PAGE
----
Anti-abortion protesters will be banned from campaigning outside an abortion clinic in Richmond after the council approved plans to create an exclusion zone around the building on Tuesday.
The west London authority plans to introduce a Public Space Protection Order (PSPO) around the British Pregnancy Advisory Service (BPAS) Clinic on Rosslyn Road after years of campaigning by local people on the issue.
The PSPO will create a “buffer zone” around the clinic that will criminalise pro-life protests near the clinic.
Richmond copied the method used by Ealing Council last year, which was the first local authority in the country to ban anti-abortion protesters outside one of its clinics.
The leader of local campaign group Reclaim Rosslyn Road, Caroline Rayfield, said some people who interacted with the protesters were called “murderers, followed home and physically prevented from entering the building.”
Rayfield said residents on the street who complained to the anti-abortion protesters about their actions would face harassment and sometimes be followed back to their home.
Liberal Democrat Councillor James Chard said: “It’s been an issue for many years. Residents, staff, and the people who use the clinic, feel some of the campaigners are very intrusive.”
Chard said the motion received cross-party support from the Conservatives and the Greens within the council.
He said he’d met some of the anti-abortion campaigners and he believed they were “welling meaning people” but they don’t “understand the level of upset their presence can cause to women who want privacy when visiting the clinic.”
A six-week consultation period about the issue was held in 2018 which received over 3,000 responses, with over 80% in favour of creating an exclusion zone around the clinic.
In evidence submitted during the consultation, one woman told BPAS the protesters were: “handing out leaflets, harassing patients, saying inappropriate comments. It made me feel awful. Like I’m a horrific person. Like my body isn’t my own. Like I’m a murderer.”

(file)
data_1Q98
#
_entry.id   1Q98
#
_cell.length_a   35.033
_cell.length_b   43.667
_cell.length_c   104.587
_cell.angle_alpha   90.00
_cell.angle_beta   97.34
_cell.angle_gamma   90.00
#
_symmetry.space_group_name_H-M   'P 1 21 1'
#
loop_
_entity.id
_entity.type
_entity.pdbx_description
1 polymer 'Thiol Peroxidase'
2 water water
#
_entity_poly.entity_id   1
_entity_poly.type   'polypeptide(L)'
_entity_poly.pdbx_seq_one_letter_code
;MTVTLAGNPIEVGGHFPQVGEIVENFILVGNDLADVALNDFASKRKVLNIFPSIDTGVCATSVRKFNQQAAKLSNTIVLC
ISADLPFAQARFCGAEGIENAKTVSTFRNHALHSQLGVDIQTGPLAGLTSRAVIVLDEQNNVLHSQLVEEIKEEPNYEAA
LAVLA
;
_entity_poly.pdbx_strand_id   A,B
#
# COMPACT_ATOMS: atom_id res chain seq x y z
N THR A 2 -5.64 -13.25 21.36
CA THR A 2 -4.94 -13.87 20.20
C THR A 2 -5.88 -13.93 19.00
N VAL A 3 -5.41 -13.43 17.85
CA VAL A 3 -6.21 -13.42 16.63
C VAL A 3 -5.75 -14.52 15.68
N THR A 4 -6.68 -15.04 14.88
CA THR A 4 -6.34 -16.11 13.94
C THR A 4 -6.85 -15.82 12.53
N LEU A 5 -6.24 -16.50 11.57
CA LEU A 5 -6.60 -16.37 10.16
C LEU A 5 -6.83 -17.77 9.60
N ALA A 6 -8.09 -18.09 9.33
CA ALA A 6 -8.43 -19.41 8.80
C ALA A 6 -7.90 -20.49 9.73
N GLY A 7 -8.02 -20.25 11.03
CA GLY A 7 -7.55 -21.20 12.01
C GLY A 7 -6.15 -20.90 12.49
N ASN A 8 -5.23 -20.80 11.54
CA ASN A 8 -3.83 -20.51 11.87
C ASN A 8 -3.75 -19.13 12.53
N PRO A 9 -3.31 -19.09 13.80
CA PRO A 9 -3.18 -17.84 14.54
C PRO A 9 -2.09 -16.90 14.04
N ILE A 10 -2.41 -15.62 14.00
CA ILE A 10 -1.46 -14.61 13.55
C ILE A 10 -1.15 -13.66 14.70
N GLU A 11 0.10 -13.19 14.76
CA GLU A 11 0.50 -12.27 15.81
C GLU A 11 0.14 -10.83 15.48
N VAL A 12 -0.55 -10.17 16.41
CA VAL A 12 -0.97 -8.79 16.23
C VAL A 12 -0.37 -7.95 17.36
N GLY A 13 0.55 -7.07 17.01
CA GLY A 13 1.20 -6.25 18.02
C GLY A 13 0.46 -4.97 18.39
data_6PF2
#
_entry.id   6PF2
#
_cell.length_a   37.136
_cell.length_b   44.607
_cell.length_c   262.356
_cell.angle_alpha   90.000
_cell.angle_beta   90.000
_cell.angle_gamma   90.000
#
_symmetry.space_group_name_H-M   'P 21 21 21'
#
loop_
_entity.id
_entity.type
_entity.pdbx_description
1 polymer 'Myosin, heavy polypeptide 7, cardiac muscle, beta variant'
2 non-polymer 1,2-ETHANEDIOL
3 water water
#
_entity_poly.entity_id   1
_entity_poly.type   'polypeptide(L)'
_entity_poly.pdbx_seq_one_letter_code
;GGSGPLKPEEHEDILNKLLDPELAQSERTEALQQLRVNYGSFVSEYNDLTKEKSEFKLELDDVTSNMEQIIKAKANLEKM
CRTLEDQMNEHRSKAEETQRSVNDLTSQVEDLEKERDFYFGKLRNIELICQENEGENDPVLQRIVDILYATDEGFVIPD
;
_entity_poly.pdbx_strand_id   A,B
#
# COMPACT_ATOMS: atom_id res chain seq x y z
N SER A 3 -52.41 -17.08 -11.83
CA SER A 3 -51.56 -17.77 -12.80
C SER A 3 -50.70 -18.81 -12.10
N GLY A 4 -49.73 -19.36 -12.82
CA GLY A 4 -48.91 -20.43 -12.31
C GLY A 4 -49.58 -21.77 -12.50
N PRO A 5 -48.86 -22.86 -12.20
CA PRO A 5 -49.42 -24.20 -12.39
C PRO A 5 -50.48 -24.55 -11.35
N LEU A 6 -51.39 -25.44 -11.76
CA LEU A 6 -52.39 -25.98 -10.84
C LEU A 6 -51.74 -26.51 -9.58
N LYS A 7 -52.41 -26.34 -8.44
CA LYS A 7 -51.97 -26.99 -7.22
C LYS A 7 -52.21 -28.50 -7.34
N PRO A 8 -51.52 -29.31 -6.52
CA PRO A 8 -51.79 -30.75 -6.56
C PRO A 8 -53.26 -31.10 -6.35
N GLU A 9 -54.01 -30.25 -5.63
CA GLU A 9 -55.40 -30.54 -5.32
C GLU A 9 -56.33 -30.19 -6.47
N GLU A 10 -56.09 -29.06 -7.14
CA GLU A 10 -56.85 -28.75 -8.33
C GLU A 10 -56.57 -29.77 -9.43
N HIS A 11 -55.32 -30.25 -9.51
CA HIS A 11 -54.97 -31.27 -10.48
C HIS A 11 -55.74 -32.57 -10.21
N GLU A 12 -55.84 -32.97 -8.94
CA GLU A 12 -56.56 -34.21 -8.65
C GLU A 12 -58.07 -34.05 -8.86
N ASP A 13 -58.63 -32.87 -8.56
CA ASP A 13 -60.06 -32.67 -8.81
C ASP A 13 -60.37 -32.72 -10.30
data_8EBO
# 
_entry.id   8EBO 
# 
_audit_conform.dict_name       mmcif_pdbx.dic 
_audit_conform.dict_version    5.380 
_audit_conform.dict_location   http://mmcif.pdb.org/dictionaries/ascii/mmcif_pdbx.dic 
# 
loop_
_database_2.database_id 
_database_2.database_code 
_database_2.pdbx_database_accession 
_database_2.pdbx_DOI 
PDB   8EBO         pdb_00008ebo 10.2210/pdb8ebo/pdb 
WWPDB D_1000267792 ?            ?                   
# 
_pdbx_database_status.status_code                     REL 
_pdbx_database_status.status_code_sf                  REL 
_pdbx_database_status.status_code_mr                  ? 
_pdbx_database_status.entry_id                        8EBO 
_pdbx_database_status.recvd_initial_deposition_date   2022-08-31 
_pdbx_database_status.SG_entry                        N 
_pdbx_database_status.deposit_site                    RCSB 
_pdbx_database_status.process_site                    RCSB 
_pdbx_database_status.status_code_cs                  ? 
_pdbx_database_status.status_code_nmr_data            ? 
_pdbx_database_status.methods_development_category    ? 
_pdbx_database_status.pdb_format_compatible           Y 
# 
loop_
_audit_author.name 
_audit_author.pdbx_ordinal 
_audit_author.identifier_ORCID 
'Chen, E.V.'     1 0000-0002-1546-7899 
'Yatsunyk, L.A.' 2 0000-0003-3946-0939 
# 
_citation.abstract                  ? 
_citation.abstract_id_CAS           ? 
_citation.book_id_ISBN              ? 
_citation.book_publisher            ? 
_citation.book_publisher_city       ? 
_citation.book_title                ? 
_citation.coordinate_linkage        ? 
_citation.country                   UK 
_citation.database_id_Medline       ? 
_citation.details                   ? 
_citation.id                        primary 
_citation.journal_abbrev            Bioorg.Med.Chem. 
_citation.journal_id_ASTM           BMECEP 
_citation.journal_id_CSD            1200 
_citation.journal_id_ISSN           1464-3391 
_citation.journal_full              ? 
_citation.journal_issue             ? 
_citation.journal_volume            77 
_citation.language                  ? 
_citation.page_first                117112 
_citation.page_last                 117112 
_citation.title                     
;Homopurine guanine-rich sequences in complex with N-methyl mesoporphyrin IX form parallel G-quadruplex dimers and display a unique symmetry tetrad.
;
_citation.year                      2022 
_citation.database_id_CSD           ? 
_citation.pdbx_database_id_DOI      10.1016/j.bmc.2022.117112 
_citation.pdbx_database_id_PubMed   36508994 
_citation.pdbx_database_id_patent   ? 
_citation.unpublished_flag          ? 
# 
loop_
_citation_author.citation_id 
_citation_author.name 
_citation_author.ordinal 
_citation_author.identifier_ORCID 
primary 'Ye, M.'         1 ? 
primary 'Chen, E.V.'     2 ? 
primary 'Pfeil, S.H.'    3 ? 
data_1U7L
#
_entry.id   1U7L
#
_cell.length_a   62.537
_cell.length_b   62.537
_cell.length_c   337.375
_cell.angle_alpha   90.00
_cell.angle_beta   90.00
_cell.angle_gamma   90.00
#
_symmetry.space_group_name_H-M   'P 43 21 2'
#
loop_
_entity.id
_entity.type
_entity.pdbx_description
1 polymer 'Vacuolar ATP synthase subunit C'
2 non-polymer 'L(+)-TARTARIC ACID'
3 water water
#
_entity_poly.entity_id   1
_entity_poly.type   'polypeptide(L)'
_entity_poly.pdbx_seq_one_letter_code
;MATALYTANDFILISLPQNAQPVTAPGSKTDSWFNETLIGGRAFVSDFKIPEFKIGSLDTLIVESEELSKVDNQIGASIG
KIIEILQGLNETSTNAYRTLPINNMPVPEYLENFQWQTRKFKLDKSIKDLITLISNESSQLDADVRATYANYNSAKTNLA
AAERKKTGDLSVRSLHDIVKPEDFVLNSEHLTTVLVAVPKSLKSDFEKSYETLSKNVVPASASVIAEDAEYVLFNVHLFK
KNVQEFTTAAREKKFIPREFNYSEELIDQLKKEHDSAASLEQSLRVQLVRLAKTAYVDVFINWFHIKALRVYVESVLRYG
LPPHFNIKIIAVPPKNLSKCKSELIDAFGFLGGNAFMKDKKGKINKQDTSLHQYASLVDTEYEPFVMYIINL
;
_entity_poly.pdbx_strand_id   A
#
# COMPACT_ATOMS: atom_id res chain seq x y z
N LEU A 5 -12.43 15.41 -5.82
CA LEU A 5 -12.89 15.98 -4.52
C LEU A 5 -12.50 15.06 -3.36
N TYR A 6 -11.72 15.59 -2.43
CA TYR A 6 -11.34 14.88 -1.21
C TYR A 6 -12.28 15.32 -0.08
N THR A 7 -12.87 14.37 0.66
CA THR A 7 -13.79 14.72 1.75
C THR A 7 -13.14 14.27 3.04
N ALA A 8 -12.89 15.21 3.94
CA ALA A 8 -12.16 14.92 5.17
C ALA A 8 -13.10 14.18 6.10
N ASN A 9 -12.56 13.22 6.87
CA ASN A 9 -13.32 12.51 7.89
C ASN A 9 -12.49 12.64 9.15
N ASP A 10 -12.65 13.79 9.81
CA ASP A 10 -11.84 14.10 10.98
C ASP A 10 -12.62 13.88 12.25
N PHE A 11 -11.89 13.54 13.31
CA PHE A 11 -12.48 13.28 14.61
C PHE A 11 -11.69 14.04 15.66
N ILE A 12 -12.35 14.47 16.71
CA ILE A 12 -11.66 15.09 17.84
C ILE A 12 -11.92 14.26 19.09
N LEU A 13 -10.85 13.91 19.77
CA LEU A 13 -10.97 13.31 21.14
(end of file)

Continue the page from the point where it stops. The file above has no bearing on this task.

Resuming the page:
Another said: “They were pressuring me against my decision. Showed me a model of a foetus. I felt pressured and shamed as this was already a difficult decision to begin with.”
BPAS said in a statement they were overjoyed by the council’s decision, saying they’d faced protests every day since 2014, and in one month they received 323 complaints about the campaigners.
They said: “The team can now continue to offer a safe and accessible health service knowing that the women attending the clinic will be free from intimidation and harassment from anti-abortion protesters.
“The team strongly believe in the right for women to make decisions about their own body without judgement or fear and this decision will allow all our staff to carry on creating a safe space for women to safely discuss and explore their pregnancy options.”
Chard, who was one of the most vocal backers of the motion on the council, said the PSPO wasn’t meant to silence the abortion debate, with several people who opposed abortion on the council supporting the motion.
He said the PSPO was about “the particular intrusion caused by a persistent presence near to a clinic on a quiet residential street. Women wanting to use these services shouldn’t be put under that sort of pressure.”
Richmond cabinet member for community safety, Liz Jaeger, said: “In making this decision the council has determined the PSPO strikes the right balance, protecting the human rights of the patients and staff of the BPAS Clinic to use the services and go to work without fear and in privacy.”
The anti-abortion campaign group Be Here For Me condemned Richmond Council’s decision, saying the they had failed to “substantiate” claims anti-abortion protesters had “harassed” people outside the clinic.
The council must wait at least six weeks before they implement the PSPO to allow time for people to lodge an appeal against the decision.
The PSPO is not the perfect tool for creating exclusion zones around abortion clinics because they must be renewed every three years, requiring councils and police officers to gather a similar level of evidence as before.
They are also open to being legally challenged, which can be costly for cash-strapped councils.
Chard said he supported national legislation specifically for exclusion zones, saying: “This would reduce the time and cost to taxpayers involved in introducing such zones and potentially defending them in court, as we know well-funded anti-abortion groups are litigious on such matters.”
Following the decision of Ealing Council in 2018 former home secretary Amber Rudd launched a review into whether UK-wide legislation around the issue was needed.
The idea was rejected in September by current home secretary Sajid Javid saying the policy suggestion was “not a proportionate response”.
Clarification: We have updated this article to make clear the people who were followed home that Caroline Rayfield mentioned in her quote were local residents, not women who were using the clinic.